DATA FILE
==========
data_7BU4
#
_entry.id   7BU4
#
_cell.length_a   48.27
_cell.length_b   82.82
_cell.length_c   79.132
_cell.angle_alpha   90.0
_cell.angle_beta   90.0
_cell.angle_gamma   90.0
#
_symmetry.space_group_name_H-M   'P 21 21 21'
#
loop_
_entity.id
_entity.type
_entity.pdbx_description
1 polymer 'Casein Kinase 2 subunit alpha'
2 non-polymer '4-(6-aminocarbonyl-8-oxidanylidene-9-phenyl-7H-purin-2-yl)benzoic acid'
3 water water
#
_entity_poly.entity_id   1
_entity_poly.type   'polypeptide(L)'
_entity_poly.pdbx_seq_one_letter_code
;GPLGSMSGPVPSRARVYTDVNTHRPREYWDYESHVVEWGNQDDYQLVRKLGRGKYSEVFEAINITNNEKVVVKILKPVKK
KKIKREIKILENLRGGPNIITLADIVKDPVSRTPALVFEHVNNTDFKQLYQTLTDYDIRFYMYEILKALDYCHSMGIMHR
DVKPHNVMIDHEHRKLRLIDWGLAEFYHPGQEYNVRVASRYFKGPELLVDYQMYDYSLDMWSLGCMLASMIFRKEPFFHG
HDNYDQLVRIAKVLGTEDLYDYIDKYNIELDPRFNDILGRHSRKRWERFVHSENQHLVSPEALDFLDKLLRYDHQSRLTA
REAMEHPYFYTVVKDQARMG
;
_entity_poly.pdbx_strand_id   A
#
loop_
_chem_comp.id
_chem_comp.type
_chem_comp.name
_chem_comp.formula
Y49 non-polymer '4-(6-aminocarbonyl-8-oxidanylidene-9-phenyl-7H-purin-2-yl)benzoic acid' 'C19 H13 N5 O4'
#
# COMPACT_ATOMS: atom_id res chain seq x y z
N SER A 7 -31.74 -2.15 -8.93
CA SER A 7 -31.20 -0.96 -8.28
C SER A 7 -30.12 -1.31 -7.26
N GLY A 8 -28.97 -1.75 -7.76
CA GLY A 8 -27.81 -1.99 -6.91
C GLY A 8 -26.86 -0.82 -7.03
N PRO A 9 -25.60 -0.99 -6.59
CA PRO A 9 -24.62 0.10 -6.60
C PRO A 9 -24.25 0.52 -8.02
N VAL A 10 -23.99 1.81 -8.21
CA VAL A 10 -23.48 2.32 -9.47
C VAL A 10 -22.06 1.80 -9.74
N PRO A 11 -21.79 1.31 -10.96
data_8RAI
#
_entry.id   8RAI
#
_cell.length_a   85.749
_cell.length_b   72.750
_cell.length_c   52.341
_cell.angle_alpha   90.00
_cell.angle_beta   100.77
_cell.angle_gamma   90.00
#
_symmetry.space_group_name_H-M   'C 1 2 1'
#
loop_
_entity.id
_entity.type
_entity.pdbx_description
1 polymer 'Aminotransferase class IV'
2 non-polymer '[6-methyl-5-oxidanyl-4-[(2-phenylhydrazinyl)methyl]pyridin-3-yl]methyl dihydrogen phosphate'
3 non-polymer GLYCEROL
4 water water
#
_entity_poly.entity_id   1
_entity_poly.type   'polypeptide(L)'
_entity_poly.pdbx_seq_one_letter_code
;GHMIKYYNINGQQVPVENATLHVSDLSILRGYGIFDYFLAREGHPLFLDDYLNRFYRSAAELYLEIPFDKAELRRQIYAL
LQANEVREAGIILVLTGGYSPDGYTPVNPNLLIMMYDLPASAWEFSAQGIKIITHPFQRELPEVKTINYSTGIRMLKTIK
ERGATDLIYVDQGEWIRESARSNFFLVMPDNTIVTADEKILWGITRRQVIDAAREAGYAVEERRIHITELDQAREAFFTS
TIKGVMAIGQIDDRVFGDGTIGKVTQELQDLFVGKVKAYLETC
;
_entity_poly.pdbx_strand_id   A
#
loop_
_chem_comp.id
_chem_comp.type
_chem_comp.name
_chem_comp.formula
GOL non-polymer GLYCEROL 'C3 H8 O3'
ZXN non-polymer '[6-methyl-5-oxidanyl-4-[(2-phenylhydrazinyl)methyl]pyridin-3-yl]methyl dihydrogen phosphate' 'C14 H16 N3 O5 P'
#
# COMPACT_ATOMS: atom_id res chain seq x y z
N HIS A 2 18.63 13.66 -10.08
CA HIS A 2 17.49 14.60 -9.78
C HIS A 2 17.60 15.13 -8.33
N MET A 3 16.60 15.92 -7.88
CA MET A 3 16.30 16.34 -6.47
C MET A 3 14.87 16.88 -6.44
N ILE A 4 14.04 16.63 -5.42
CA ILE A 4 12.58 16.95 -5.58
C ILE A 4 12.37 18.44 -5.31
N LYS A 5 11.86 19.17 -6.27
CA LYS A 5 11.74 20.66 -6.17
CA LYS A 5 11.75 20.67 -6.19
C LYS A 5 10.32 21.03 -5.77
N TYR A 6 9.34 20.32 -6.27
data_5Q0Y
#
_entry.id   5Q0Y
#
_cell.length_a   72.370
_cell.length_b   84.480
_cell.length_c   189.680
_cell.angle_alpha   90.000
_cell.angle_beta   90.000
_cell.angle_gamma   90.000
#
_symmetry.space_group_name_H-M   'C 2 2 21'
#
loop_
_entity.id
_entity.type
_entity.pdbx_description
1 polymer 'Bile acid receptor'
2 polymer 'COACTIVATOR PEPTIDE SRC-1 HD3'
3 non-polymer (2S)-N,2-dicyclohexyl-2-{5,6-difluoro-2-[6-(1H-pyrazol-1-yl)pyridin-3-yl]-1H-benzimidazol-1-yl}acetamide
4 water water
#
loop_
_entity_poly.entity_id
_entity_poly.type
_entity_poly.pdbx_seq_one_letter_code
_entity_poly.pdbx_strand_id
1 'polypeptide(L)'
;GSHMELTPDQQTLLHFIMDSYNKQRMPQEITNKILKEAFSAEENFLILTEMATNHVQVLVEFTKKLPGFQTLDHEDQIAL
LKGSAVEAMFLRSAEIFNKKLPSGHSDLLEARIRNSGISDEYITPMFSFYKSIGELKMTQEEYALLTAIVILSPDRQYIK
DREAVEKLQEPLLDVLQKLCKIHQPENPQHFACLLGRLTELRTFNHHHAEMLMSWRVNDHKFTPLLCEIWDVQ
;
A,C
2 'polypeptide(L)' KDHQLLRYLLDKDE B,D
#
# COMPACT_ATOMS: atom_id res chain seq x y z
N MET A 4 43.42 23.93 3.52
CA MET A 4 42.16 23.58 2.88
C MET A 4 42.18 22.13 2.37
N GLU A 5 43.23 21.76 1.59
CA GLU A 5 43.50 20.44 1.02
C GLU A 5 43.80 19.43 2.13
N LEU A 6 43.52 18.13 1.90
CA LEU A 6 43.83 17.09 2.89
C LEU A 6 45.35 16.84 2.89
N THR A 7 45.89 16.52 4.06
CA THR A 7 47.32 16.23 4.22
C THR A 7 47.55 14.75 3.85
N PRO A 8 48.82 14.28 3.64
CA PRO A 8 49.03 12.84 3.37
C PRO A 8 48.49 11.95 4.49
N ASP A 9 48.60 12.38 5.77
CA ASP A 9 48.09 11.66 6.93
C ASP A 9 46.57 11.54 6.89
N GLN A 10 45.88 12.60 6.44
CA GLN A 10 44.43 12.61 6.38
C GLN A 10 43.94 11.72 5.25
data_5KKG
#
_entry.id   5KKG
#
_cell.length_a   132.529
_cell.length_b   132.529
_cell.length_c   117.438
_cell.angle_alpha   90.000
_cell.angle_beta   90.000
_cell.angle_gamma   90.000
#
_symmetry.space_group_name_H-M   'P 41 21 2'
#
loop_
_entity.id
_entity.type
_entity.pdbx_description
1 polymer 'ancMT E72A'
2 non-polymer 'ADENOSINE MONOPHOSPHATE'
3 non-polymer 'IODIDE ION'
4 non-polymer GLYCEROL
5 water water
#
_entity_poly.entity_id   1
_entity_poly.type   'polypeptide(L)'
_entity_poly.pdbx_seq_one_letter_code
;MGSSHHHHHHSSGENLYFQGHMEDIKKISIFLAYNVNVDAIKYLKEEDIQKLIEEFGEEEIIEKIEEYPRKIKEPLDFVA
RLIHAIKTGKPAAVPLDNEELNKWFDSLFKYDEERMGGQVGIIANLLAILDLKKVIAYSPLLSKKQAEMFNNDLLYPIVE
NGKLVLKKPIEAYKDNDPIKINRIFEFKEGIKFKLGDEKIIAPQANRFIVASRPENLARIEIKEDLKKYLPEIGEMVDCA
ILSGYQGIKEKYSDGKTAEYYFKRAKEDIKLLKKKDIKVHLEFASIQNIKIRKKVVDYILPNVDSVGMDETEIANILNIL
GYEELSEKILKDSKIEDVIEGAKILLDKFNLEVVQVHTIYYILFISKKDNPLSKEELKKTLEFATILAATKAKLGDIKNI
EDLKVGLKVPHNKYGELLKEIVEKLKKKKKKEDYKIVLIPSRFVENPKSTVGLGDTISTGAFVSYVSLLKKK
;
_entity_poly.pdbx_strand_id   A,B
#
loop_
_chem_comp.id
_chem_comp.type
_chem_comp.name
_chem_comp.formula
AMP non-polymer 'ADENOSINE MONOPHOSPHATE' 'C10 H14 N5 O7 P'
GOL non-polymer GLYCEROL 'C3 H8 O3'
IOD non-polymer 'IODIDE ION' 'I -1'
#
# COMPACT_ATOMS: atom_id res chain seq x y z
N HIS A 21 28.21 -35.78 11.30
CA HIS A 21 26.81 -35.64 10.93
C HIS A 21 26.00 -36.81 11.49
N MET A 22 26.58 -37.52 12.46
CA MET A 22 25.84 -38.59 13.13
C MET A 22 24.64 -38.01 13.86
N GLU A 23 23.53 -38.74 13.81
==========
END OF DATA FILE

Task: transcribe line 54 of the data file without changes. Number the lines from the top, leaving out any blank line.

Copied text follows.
data_8RAI